Why I Love Art Journaling

I am not an art journaler, never mind that I started keeping a diary when I was five and a journal with images added in when I was in high school. That journal has over 150 volumes at this point, but it’s not an art journal, and I don’t think of it as an art form. It’s mostly for notes and stuff. But I adore art journals, and I love looking at the pages other people create. Many years ago, when I was teaching Journal Skirt workshops, the premise behind the techniques was that anything you can do on the pages of a journal, you can do on fabric. And not just fabric, but garments, things that are going to go through the laundry over and over again. I was going to show you some of my Journal Skirts from my website, but yikes! Remember how I nag you periodically to keep your blogs and websites up to date? I should, instead, be nagging myself. You haven’t seen that many broken links since your necklace got caught in the garbage disposal. Yikes.

So here’s just one of them. I have no idea what happened to this one; I’m pretty sure it sold, but I don’t remember when or to whom.

Wild Iris Tattoo Journal Skirt

It’s just one example of what I used to teach. You like to stamp on your journal pages? You can do that on your clothes. You like to paint? Ditto. Doodle? Write? Collage? Whatever you like to do on paper, you can do it on fabric. And that’s why I love art journaling–I can see what other people have done on the pages of their journals, and I can figure out how to do that on a skirt or shrug or vest or pair of Levi’s. This skirt has stamping, stitching, painting, and beading.

Santa Fe Journal Skirt

Here’s a disclaimer: I write the artist profiles for Art Journaling, so I get a copy of each issue in the mail. I sit down with the magazine and a cup of coffee and look through the pages, translating everything from paper to fabric. Imagine my delight when I got the current issue:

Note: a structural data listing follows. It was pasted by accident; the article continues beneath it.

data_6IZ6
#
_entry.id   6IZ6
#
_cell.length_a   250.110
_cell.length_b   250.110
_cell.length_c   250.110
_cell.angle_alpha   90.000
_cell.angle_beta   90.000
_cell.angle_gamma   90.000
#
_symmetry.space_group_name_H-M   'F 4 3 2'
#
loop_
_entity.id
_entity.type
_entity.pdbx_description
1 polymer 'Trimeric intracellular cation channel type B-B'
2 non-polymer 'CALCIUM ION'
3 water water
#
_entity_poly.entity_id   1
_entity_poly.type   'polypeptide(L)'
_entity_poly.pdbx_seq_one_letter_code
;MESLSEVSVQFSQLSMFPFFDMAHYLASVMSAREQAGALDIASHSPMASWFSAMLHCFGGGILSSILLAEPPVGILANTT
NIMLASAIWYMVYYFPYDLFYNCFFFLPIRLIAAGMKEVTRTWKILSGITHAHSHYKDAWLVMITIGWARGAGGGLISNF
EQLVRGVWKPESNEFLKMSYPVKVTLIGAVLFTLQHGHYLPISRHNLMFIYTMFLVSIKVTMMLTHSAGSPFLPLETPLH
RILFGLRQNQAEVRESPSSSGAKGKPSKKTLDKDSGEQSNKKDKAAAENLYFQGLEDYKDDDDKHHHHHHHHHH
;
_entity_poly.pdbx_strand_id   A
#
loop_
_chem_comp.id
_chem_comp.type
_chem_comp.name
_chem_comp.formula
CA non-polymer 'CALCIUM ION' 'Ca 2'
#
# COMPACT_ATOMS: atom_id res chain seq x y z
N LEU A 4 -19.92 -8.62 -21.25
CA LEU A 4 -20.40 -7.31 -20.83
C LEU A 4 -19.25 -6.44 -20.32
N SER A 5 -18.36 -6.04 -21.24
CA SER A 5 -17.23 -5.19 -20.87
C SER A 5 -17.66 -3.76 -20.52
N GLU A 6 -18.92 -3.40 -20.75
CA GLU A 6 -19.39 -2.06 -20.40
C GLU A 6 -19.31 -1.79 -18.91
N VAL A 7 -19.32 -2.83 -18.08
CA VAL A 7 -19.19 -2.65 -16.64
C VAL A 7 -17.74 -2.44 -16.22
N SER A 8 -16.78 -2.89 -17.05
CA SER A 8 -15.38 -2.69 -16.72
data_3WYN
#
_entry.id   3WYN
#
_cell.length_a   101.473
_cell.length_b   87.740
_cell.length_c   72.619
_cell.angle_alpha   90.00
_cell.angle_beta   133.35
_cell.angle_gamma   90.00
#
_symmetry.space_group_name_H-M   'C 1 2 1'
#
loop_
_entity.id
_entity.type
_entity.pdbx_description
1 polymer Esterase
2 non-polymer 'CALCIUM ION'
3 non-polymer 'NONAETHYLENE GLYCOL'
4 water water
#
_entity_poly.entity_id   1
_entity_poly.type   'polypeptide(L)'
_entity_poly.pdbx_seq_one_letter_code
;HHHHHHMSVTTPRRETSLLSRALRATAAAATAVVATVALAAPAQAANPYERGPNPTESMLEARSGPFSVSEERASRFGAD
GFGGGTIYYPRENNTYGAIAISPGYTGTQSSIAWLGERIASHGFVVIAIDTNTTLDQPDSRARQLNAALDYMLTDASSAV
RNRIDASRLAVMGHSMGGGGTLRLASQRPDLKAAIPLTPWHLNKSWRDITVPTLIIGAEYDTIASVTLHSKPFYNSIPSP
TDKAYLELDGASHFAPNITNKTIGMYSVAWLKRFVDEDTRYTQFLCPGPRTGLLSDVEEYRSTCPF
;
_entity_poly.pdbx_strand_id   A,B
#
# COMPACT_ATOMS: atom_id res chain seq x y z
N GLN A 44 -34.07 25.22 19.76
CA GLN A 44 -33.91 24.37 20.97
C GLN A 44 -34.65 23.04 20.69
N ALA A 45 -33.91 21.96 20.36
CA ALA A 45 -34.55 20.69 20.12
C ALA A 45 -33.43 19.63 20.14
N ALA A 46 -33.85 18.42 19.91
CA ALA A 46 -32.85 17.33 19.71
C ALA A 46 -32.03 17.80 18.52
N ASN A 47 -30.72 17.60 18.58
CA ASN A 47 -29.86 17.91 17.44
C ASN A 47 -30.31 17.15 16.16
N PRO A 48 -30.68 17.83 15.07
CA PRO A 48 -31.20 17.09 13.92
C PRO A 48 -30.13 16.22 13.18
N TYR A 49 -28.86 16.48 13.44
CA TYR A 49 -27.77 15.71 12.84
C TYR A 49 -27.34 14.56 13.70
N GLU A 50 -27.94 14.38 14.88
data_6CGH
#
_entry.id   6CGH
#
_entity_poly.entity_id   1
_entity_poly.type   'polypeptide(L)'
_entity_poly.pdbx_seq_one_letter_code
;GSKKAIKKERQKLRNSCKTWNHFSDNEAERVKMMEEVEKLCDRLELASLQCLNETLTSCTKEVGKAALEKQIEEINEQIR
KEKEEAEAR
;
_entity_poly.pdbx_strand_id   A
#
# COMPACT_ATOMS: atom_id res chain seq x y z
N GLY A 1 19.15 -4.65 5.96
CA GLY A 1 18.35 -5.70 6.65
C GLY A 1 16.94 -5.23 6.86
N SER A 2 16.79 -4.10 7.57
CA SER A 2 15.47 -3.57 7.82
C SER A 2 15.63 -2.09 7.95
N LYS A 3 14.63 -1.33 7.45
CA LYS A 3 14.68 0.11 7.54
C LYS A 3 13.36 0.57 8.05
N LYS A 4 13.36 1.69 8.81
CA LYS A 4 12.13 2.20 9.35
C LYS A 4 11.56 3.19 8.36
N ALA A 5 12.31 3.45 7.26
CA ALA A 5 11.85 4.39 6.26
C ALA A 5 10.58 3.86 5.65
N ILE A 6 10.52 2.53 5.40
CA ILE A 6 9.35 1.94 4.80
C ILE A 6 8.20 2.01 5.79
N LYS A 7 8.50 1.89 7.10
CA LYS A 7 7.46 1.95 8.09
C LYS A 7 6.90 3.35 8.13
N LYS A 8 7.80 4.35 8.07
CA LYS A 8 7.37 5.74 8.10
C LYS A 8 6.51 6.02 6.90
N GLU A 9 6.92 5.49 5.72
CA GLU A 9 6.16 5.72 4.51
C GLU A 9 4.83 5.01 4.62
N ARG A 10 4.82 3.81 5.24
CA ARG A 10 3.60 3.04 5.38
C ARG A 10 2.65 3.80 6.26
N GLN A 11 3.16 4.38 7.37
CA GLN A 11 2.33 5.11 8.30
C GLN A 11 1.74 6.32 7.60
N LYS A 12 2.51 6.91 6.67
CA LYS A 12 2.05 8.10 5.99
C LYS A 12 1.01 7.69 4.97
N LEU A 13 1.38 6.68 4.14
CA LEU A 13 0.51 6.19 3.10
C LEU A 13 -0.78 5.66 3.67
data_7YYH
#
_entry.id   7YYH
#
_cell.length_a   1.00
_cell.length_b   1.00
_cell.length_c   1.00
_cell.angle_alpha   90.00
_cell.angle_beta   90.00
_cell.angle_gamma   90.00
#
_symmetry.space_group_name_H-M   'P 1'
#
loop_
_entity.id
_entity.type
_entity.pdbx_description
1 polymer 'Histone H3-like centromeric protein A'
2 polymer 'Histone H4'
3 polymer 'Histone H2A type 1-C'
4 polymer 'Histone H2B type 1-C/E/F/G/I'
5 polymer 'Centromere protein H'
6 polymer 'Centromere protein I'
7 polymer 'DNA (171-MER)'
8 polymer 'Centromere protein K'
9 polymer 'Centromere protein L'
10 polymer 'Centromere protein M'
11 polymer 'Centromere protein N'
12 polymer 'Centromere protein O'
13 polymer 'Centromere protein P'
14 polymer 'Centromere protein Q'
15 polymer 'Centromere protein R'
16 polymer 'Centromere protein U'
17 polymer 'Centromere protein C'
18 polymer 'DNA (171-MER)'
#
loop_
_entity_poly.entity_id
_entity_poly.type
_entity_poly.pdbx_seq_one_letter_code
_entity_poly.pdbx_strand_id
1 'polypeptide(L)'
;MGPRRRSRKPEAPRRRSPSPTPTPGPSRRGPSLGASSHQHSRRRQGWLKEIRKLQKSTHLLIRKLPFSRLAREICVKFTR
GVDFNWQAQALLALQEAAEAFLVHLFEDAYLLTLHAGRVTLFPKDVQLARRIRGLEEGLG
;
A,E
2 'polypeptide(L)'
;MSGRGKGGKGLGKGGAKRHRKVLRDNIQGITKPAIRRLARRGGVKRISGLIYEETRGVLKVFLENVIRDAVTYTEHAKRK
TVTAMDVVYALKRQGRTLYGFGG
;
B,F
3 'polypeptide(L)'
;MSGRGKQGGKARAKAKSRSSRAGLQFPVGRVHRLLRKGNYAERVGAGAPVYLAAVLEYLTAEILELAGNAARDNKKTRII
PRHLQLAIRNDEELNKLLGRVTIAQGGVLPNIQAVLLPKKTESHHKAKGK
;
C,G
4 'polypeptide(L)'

Look at those cool houses! They’re from an article by Kate Crane. You can see more of her work on her website, here. [And how cool: when I went to get the link, I found she’s the featured artist on the Stampington & Company blog. Go here to find out more about Kate.] I immediately began thinking about how to do houses on the bottom of one of the Alabama Chanin-pattern skirts I’ve been making:

Alabama Chanin pattern skirts

 

Now, if I were working on a denim skirt (which I am, but that’s a whole nother project), I might make house shapes out of felted wool–I buy wool felt and then run it through a hot laundry cycle to further shrink it and make sure it won’t shrink more after I stitch it onto something else.  But for these skirts, of course, I can just use more cotton jersey–it’s a perfect way to use up the scraps left over from making the skirts. I’ve got all kinds of ideas for appliqués for the skirts, just from seeing this cover.

If you’re a believer in artists’ dates, try this: go to the bookstore and pick out a book or magazine that has nothing–absolutely nothing!–to do with your chosen art form. Sometimes the photos will be enough to get your brain thinking along brand new lines, but sometimes it’s something in the text that does it–something about texture or color or inspiration. I get amazing ideas just from reading people’s explanation of where *their* ideas came from. As you read, make some notes about what you might be able to translate into your medium of choice. Metal to clay? Fabric to jewelry? Clothes to paper? We’d love to hear what you come up with!

 

Ricë also blogs at The Voodoo Cafe.


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